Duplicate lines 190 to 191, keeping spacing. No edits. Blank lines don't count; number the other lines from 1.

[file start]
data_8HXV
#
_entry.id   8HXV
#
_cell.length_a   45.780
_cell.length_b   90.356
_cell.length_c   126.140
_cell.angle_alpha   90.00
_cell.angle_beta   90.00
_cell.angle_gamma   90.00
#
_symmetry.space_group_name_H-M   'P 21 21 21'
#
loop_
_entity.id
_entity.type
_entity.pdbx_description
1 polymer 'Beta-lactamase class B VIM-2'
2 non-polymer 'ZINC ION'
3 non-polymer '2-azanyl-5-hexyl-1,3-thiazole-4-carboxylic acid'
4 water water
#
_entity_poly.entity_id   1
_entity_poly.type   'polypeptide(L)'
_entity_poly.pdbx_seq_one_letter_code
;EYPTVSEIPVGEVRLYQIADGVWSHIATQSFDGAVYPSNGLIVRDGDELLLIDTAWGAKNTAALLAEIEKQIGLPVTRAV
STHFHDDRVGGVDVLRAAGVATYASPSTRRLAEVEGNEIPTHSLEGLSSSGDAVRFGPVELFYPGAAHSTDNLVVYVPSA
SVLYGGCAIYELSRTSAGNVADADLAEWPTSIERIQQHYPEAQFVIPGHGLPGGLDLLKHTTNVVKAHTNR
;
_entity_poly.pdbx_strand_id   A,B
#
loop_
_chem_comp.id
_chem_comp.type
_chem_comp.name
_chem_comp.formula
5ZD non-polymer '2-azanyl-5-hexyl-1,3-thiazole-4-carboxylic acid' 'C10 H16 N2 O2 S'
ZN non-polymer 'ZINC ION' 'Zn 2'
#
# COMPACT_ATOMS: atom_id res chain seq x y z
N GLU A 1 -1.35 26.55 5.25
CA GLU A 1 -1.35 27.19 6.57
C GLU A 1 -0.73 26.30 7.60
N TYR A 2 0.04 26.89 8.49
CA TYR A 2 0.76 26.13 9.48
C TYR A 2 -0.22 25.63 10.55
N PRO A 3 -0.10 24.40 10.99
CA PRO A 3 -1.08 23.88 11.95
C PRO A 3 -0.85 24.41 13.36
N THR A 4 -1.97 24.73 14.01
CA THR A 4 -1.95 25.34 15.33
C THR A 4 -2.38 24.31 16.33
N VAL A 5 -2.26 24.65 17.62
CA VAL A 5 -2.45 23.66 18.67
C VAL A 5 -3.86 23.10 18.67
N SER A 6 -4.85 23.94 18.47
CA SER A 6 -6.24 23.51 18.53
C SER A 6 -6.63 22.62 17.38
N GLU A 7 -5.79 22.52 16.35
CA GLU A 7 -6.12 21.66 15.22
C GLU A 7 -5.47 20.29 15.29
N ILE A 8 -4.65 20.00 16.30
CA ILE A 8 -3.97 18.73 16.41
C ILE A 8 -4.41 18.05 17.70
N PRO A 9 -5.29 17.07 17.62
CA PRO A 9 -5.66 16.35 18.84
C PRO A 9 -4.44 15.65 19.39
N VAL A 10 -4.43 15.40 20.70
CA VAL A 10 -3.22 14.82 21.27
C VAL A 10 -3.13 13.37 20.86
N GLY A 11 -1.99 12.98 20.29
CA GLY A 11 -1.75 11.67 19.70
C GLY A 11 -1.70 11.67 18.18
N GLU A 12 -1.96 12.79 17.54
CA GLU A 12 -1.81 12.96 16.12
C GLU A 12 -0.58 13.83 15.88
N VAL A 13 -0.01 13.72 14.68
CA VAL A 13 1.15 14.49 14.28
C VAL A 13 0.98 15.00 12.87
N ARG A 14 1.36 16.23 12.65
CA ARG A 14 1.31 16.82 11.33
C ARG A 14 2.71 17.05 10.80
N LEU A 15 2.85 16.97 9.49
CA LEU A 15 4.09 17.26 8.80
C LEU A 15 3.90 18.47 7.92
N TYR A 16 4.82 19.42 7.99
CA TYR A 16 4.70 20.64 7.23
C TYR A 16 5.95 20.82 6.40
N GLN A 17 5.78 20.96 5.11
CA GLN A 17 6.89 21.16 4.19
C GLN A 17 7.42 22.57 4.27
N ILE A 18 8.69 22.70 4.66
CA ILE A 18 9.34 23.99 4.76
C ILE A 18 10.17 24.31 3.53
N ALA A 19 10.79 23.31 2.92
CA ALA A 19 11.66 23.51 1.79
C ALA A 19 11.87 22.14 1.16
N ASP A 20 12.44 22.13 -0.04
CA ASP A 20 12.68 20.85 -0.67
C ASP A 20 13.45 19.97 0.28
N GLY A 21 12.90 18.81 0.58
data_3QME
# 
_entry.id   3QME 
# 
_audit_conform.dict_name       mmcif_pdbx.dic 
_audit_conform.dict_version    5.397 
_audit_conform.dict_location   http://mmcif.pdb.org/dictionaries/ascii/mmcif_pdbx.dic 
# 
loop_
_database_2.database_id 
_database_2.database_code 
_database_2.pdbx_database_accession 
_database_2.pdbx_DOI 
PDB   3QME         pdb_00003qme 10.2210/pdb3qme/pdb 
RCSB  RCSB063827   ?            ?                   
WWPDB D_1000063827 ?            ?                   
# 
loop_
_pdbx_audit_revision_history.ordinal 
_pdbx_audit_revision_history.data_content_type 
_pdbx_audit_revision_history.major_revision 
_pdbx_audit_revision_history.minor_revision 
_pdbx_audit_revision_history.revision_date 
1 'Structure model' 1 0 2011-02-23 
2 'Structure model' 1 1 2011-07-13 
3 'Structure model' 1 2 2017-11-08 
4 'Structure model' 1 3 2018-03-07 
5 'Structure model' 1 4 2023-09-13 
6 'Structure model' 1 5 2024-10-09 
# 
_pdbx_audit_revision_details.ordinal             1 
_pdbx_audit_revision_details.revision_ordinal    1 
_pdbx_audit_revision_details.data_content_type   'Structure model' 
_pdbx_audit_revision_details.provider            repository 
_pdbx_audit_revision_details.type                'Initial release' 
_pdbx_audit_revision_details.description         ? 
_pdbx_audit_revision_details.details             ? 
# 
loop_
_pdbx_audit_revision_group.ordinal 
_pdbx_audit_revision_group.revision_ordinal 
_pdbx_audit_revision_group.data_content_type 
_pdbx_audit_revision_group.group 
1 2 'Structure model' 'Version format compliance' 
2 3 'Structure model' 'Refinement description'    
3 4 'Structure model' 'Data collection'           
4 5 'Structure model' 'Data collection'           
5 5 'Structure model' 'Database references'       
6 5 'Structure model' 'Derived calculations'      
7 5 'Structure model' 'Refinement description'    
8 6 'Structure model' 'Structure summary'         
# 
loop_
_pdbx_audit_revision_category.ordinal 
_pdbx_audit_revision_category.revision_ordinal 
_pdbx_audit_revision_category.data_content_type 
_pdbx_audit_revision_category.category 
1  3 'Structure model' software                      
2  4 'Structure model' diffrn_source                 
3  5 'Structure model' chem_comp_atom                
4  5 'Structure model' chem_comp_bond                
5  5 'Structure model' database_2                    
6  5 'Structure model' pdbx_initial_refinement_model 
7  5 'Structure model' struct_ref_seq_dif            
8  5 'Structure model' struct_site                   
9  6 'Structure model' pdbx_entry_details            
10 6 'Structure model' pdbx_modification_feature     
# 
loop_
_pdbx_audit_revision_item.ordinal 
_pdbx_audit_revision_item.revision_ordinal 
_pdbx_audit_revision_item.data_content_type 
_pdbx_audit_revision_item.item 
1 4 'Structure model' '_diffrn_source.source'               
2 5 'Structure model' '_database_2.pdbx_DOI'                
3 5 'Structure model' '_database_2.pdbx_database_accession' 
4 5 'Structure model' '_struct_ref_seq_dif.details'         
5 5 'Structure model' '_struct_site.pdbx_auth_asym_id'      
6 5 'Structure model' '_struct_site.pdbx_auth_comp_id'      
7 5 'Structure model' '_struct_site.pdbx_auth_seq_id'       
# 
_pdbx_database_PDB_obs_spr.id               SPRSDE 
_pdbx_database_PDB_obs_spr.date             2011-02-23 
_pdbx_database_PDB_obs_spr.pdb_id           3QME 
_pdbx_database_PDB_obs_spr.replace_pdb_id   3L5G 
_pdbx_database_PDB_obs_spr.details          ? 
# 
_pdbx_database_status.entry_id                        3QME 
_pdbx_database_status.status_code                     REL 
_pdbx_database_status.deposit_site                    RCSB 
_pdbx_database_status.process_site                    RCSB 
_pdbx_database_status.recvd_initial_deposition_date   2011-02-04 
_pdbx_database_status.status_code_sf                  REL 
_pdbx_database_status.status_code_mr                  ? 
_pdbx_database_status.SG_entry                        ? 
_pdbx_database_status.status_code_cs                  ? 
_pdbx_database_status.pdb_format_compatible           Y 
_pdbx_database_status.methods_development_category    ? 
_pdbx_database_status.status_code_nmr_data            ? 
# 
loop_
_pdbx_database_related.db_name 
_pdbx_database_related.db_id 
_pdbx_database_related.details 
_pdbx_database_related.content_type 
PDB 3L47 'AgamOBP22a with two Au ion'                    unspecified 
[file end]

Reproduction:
_pdbx_database_status.status_code                     REL 
_pdbx_database_status.deposit_site                    RCSB 